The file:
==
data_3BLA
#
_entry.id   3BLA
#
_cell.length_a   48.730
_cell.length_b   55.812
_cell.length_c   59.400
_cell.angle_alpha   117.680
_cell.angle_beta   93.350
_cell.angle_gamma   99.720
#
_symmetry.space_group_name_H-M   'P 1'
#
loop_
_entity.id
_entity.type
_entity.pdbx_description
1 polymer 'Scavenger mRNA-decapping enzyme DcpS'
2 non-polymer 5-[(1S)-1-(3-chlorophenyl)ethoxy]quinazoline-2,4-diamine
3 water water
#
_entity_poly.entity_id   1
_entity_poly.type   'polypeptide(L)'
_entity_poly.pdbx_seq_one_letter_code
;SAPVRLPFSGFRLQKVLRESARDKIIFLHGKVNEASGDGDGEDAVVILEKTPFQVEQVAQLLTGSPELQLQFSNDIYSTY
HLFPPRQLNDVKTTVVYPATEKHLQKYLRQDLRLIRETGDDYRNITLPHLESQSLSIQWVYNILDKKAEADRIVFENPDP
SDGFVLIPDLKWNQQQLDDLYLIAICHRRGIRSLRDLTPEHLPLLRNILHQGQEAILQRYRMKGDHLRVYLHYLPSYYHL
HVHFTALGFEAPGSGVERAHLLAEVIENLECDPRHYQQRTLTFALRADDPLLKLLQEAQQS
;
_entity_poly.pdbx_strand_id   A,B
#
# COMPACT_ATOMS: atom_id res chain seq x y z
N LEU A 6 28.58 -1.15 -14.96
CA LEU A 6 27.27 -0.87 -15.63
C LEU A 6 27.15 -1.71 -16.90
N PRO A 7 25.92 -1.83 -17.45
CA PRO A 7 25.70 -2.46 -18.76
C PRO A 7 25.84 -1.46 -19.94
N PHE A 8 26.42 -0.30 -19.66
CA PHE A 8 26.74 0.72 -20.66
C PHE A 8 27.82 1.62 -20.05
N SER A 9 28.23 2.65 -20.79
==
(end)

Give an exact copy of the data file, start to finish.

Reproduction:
data_3BLA
#
_entry.id   3BLA
#
_cell.length_a   48.730
_cell.length_b   55.812
_cell.length_c   59.400
_cell.angle_alpha   117.680
_cell.angle_beta   93.350
_cell.angle_gamma   99.720
#
_symmetry.space_group_name_H-M   'P 1'
#
loop_
_entity.id
_entity.type
_entity.pdbx_description
1 polymer 'Scavenger mRNA-decapping enzyme DcpS'
2 non-polymer 5-[(1S)-1-(3-chlorophenyl)ethoxy]quinazoline-2,4-diamine
3 water water
#
_entity_poly.entity_id   1
_entity_poly.type   'polypeptide(L)'
_entity_poly.pdbx_seq_one_letter_code
;SAPVRLPFSGFRLQKVLRESARDKIIFLHGKVNEASGDGDGEDAVVILEKTPFQVEQVAQLLTGSPELQLQFSNDIYSTY
HLFPPRQLNDVKTTVVYPATEKHLQKYLRQDLRLIRETGDDYRNITLPHLESQSLSIQWVYNILDKKAEADRIVFENPDP
SDGFVLIPDLKWNQQQLDDLYLIAICHRRGIRSLRDLTPEHLPLLRNILHQGQEAILQRYRMKGDHLRVYLHYLPSYYHL
HVHFTALGFEAPGSGVERAHLLAEVIENLECDPRHYQQRTLTFALRADDPLLKLLQEAQQS
;
_entity_poly.pdbx_strand_id   A,B
#
# COMPACT_ATOMS: atom_id res chain seq x y z
N LEU A 6 28.58 -1.15 -14.96
CA LEU A 6 27.27 -0.87 -15.63
C LEU A 6 27.15 -1.71 -16.90
N PRO A 7 25.92 -1.83 -17.45
CA PRO A 7 25.70 -2.46 -18.76
C PRO A 7 25.84 -1.46 -19.94
N PHE A 8 26.42 -0.30 -19.66
CA PHE A 8 26.74 0.72 -20.66
C PHE A 8 27.82 1.62 -20.05
N SER A 9 28.23 2.65 -20.79